The overrating of Six Feet Under.

The overrating of Six Feet Under.

The overrating of Six Feet Under.

Arts, entertainment, and more.
July 25 2002 3:43 PM

Dropping the Ball

The overrating of Six Feet Under.

David and Nate getting down to business
David and Nate getting down to business

Damn you, Alan Ball! Damn your faux-dark (secretly beige), faux-shocking (actually soapy), faux-fearless (and yet self-congratulatory) tragicomic soul. Damn your Emmy-Award-dominating, sex-solves-everything, madness-is-sanity, worst-of-J.D.-Salinger philosophies. And damn you, most of all, for ruining cocktail conversation. For if I had a penny for every time someone used your show as shorthand for quality television, I'd have a bunch of really annoying change.

Now, to be clear, I love HBO, in all its taboo-busting bluster. And I admit a few things are perfectly fine about Six Feet Under: mainly David, the closety brother, played brilliantly by Michael C. Hall as an uptight sentimentalist with a sneaky streak of schmuck. Give him an Emmy, fine.

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The subject matter is riveting, too, since death is a genuinely unexplored topic on television—but then, that's also true of the themes explored on The Mind of the Married Man, an awful show that I'd argue may actually be better than Six Feet Under, if only because it is at least genuinely creepy and sad. It's hard to grieve for corpses as cartoonish as Six Feet Under's "deaths of the week": bimbos, abusive cretins, poetic victims. And after two seasons, the ghostly Fisher father remains a notably unconvincing plot device of a character, complete with an array of conveniently dramatic "secrets."

The FIsher family: Ally McBeal in mortality drag?
The Fisher family: Ally McBeal in mortality drag?

Despite its walking dream-corpses, Six Feet Under is not only not creepy—it's not even mildly challenging. Part of this is because week by week, the writers inevitably make hyperbolic choices: The teen daughter, for instance, doesn't merely have a prickish boyfriend; he's a prickish, thuggish, druggie, brother-bereaved, suicidal, no no that's not enough, how about Tarantino-esque bank-robbing boyfriend. In this season's 13 episodes, the characters have been treated to violent mental illness, encounters with the Russian mafia, an errant shotgun, sex addiction, a brain tumor, a daughter Nate never knew existed, and a hit-and-run accident—a series of events so melodramatic they cease to be affecting.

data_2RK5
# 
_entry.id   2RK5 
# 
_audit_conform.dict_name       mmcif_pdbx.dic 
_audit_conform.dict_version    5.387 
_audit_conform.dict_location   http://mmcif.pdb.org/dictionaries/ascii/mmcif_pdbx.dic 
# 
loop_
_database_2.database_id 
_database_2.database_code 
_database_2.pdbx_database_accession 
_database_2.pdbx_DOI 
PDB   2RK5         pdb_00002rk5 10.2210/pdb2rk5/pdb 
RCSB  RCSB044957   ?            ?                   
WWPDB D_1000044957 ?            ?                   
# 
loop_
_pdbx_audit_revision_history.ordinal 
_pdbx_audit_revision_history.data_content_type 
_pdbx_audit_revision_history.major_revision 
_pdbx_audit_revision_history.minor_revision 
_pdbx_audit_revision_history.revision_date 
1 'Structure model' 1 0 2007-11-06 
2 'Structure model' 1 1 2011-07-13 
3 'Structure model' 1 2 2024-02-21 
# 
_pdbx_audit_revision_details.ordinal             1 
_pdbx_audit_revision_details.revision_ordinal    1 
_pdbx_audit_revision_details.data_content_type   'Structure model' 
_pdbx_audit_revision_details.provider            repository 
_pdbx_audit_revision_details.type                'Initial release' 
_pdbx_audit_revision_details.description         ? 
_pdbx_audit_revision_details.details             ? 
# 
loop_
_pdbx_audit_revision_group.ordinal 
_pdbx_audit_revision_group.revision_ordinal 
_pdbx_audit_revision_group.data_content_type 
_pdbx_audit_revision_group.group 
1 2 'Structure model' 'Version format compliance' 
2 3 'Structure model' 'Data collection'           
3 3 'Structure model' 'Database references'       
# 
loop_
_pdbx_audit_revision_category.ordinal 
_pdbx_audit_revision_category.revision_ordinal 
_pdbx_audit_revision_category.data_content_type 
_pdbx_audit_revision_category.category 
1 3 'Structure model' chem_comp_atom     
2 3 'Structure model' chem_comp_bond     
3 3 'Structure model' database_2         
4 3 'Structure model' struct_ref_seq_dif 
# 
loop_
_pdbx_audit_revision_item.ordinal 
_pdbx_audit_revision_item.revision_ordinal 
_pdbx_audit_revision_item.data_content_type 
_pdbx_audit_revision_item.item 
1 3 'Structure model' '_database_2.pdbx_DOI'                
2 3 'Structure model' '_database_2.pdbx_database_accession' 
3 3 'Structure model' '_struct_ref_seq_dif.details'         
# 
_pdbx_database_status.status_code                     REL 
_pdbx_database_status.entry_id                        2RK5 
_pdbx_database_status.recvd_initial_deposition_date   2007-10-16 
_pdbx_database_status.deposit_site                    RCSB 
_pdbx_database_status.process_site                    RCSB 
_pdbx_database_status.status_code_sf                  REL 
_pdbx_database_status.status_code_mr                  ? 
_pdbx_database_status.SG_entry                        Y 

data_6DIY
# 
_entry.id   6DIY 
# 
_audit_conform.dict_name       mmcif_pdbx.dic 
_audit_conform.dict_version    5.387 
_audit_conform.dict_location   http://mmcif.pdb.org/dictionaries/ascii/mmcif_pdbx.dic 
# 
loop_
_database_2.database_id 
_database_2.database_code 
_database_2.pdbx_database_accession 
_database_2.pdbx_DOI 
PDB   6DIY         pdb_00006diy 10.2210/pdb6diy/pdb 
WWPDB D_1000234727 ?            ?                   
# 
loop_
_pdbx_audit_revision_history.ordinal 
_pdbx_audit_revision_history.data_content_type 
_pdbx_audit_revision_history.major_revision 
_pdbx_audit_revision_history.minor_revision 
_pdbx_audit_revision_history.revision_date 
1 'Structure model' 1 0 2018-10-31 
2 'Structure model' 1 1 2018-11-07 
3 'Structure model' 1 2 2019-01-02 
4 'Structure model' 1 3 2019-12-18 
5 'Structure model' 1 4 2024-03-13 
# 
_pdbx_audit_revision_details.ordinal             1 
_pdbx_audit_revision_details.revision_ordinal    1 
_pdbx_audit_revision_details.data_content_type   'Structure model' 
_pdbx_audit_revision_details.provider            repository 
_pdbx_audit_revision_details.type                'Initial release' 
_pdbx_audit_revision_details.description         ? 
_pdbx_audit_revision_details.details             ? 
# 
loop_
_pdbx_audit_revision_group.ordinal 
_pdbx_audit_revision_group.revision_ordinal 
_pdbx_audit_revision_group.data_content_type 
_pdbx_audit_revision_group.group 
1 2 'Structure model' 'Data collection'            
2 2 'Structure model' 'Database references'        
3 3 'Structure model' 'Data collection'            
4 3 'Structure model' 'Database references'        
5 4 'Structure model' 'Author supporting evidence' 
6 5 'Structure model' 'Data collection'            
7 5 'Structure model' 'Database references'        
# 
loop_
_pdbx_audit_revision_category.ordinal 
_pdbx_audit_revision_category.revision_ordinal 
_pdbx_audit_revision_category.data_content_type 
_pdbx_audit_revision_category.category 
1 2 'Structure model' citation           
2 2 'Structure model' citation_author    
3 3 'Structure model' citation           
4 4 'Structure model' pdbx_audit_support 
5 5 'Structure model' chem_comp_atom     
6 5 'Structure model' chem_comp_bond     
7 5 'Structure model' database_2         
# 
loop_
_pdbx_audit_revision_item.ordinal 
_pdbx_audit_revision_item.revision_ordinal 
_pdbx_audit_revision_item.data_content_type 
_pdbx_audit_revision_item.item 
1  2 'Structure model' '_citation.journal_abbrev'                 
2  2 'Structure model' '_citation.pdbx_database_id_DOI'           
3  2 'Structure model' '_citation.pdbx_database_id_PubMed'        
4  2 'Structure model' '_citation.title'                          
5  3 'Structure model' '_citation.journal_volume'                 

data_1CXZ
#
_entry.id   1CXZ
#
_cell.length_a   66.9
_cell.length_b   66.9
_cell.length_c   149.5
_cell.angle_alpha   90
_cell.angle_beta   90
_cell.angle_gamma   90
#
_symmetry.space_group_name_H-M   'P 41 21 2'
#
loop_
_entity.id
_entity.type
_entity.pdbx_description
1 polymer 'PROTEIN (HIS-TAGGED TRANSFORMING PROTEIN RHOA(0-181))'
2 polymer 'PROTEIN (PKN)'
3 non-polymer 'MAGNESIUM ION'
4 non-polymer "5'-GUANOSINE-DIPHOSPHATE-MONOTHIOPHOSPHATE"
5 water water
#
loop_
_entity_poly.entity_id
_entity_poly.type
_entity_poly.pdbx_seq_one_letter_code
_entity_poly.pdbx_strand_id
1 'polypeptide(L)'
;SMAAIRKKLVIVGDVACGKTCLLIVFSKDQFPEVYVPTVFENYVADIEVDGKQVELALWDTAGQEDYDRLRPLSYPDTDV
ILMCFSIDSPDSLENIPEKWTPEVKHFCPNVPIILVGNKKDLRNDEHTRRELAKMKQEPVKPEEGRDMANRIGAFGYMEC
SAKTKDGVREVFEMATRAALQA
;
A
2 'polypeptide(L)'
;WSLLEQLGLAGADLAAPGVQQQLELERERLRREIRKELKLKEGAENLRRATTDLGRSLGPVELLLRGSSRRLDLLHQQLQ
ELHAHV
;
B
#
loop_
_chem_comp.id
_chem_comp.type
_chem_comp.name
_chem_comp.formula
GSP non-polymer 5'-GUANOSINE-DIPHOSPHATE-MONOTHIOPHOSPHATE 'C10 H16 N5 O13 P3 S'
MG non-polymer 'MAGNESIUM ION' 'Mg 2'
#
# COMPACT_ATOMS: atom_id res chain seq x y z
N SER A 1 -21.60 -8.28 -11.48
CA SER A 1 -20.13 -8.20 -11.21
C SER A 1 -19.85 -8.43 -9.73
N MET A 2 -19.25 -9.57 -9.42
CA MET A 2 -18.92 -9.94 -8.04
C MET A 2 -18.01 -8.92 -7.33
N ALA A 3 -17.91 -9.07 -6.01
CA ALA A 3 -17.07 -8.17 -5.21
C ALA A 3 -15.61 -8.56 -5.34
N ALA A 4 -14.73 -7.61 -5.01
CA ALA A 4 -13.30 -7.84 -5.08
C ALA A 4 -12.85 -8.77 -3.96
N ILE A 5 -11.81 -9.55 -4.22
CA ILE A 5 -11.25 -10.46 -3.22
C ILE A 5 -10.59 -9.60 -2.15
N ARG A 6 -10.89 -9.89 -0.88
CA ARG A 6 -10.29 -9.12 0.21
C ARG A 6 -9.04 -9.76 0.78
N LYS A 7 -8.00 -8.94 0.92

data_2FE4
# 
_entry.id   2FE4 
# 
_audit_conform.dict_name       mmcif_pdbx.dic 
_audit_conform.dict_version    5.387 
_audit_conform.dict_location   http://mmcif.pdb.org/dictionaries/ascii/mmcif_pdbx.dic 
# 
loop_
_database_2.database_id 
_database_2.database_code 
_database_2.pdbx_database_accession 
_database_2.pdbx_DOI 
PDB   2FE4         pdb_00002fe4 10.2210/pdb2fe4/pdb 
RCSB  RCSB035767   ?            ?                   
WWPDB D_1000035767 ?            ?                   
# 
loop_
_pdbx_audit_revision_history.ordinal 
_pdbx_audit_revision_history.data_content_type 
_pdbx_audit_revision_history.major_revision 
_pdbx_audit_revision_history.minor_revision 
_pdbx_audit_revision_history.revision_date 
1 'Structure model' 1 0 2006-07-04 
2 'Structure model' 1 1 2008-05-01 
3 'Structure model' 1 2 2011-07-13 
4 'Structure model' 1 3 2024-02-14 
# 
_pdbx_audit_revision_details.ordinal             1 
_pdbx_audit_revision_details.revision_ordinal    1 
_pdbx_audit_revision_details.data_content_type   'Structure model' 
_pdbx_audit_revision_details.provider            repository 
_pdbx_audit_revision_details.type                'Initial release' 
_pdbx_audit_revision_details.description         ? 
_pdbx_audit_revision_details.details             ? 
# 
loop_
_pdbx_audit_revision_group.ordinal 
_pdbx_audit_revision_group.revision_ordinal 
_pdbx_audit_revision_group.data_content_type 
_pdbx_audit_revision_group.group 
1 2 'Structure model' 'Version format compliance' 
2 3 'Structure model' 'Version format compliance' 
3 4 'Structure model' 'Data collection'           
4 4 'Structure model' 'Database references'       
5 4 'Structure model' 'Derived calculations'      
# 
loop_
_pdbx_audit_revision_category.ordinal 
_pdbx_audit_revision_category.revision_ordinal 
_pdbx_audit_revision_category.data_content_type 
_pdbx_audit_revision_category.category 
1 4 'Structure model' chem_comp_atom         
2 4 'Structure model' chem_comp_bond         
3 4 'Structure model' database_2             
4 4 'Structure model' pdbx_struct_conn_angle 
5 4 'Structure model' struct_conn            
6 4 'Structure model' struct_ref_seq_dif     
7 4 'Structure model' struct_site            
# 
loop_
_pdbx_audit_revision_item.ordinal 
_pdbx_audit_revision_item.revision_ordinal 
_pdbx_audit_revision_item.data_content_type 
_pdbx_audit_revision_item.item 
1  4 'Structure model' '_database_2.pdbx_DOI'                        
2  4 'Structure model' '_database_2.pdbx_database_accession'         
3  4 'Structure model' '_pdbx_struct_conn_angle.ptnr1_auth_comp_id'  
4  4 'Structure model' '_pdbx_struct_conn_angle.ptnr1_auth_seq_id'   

Then there's the saccharine drip of Californian psychobabble. Ball may satirize leftover hippies and encounter groups, but he regularly beats precisely the same thematic drums, making points as tired as any Tony Robbins seminar: Only with truth comes intimacy! There's a difference between real love and mere co-dependence! Creativity and sexuality keep the child inside of us alive! Life is change!

Brenda, knocked off her soapbox this season
Brenda, knocked off her soapbox this season

But my biggest gripe is the wise-child thing. Ball's obsessed with them. (See American Beauty.) There's Clare, the tough-but-tender teen wise child; Nate, prodigal wise-child hunk; cop Keith's niece, an actual child who is grumpy yet wise—innocents all, with special gifts and special pain. But the poster child for wisdom is of course Brenda, a nightmare cross between Salinger's Franny Glass and a discarded chapter from V.C. Andrews, complete with hot rapistlike brother. She's everyone's adolescent fantasy: the most special, most messed up, most talented, most doomed creature on earth. The fact that she's played by the wonderfully charismatic Rachel Griffiths only adds to the annoyance. In fact, the only reason this season was at all bearable was that the show stopped treating Brenda as a voice of foul-mouthed Buddha wisdom—the tendency all last season—and sent her on a torrid spin into sex addiction. This added to the melodramatic plot lines but at least knocked her momentarily off her soapbox.

Let's not even get going on the mom, who despite hand-waves of sympathy is—like her younger counterpart in American Beauty—the worst type of misogynist stereotype: an uptight, hysterical nag who needs to get laid.

Six Feet Under may have won an outrageous 23 Emmy nominations, but it's really just Ally McBeal in mortality drag: dream sequences, romanticized narcissism, fake-o self-conscious dialogue, meaning-of-life montages and all. The characters may be grown-ups, but the show isn't about death and mortality at all; it's about adolescence—and not real, morally complex adolescence (the rich subject of Buffy the Vampire Slayer, perpetually snubbed at the Emmys) but creative adolescence, art that only pretends to take risks. Six Feet Under doesn't wrestle with the moral issues it purports to raise; it just gropes them for a thrill.